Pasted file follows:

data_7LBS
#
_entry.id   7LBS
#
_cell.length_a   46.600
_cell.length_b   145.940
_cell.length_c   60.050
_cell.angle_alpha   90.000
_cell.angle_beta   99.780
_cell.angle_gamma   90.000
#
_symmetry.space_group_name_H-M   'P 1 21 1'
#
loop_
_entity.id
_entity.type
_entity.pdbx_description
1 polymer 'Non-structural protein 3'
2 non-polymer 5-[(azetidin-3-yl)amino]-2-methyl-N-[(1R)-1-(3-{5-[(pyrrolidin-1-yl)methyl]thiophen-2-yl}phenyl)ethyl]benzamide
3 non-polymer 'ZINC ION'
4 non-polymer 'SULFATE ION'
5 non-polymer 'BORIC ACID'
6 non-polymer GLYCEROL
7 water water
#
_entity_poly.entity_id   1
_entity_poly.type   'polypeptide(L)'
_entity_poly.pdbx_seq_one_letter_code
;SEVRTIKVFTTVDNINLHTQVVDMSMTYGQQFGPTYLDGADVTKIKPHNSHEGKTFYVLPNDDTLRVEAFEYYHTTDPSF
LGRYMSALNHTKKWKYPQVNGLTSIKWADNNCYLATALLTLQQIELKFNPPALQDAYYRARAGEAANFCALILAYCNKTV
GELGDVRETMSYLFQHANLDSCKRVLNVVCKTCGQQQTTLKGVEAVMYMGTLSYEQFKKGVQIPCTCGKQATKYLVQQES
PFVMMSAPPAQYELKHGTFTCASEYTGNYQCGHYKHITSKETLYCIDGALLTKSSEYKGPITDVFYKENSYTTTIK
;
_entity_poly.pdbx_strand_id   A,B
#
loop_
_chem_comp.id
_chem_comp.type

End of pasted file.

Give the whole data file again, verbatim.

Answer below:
data_7LBS
#
_entry.id   7LBS
#
_cell.length_a   46.600
_cell.length_b   145.940
_cell.length_c   60.050
_cell.angle_alpha   90.000
_cell.angle_beta   99.780
_cell.angle_gamma   90.000
#
_symmetry.space_group_name_H-M   'P 1 21 1'
#
loop_
_entity.id
_entity.type
_entity.pdbx_description
1 polymer 'Non-structural protein 3'
2 non-polymer 5-[(azetidin-3-yl)amino]-2-methyl-N-[(1R)-1-(3-{5-[(pyrrolidin-1-yl)methyl]thiophen-2-yl}phenyl)ethyl]benzamide
3 non-polymer 'ZINC ION'
4 non-polymer 'SULFATE ION'
5 non-polymer 'BORIC ACID'
6 non-polymer GLYCEROL
7 water water
#
_entity_poly.entity_id   1
_entity_poly.type   'polypeptide(L)'
_entity_poly.pdbx_seq_one_letter_code
;SEVRTIKVFTTVDNINLHTQVVDMSMTYGQQFGPTYLDGADVTKIKPHNSHEGKTFYVLPNDDTLRVEAFEYYHTTDPSF
LGRYMSALNHTKKWKYPQVNGLTSIKWADNNCYLATALLTLQQIELKFNPPALQDAYYRARAGEAANFCALILAYCNKTV
GELGDVRETMSYLFQHANLDSCKRVLNVVCKTCGQQQTTLKGVEAVMYMGTLSYEQFKKGVQIPCTCGKQATKYLVQQES
PFVMMSAPPAQYELKHGTFTCASEYTGNYQCGHYKHITSKETLYCIDGALLTKSSEYKGPITDVFYKENSYTTTIK
;
_entity_poly.pdbx_strand_id   A,B
#
loop_
_chem_comp.id
_chem_comp.type